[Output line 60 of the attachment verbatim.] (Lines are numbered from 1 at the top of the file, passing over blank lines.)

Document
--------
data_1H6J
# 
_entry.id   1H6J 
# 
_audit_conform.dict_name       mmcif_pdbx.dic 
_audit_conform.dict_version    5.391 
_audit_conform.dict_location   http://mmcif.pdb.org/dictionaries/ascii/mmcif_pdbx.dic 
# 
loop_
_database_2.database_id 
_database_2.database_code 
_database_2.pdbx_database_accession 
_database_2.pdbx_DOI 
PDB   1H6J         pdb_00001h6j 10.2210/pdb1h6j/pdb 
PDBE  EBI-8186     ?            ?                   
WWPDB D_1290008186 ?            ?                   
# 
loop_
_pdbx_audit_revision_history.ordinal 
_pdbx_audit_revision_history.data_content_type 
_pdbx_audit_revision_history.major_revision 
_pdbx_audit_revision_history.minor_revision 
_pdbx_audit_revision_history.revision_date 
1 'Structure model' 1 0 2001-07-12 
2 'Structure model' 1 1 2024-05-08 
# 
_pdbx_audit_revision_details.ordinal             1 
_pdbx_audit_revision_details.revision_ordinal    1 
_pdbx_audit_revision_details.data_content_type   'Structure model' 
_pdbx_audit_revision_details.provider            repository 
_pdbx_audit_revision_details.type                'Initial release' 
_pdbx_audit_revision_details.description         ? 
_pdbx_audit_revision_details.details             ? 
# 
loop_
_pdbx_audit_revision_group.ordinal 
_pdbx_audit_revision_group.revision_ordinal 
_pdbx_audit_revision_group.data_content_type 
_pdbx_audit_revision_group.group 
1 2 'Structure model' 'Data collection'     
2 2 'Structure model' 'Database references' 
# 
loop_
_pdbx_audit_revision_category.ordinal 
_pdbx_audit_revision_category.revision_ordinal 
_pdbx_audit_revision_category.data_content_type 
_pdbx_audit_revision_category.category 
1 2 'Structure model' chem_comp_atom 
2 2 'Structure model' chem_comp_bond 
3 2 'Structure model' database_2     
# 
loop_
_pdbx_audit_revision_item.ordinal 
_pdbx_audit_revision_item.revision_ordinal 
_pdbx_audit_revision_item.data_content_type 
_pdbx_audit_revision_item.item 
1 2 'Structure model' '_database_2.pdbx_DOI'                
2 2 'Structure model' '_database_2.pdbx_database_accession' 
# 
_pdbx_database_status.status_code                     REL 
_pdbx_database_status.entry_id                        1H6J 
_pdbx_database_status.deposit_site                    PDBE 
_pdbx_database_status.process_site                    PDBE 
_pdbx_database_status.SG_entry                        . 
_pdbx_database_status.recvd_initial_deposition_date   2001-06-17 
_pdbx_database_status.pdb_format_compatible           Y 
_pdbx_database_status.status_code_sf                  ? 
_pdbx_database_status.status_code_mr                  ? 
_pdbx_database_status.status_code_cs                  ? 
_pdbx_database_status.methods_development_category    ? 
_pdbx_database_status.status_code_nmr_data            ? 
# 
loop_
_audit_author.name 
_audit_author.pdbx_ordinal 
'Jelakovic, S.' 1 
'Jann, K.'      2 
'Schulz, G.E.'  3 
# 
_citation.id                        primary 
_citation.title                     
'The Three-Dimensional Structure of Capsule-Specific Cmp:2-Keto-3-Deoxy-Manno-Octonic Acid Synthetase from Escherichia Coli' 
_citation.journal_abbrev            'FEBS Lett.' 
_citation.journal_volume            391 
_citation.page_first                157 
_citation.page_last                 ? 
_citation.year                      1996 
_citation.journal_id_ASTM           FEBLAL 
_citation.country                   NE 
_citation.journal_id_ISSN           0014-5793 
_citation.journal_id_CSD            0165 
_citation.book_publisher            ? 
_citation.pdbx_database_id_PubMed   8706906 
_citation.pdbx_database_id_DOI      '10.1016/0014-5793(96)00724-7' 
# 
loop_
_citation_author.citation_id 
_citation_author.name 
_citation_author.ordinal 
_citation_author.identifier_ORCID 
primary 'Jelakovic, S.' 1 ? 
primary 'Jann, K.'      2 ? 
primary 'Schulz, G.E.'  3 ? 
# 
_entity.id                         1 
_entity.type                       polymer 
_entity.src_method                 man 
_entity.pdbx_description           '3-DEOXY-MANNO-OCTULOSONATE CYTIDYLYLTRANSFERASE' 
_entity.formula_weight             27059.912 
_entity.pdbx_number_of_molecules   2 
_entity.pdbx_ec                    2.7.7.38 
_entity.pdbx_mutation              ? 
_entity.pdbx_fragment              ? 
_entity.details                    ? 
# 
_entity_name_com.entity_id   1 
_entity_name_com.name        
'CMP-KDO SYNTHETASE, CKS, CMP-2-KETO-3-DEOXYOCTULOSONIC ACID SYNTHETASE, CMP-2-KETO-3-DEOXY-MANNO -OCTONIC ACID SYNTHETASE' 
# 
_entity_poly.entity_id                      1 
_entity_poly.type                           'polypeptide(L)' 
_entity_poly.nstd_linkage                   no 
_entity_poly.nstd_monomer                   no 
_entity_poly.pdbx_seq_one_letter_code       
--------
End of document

_pdbx_database_status.status_code                     REL 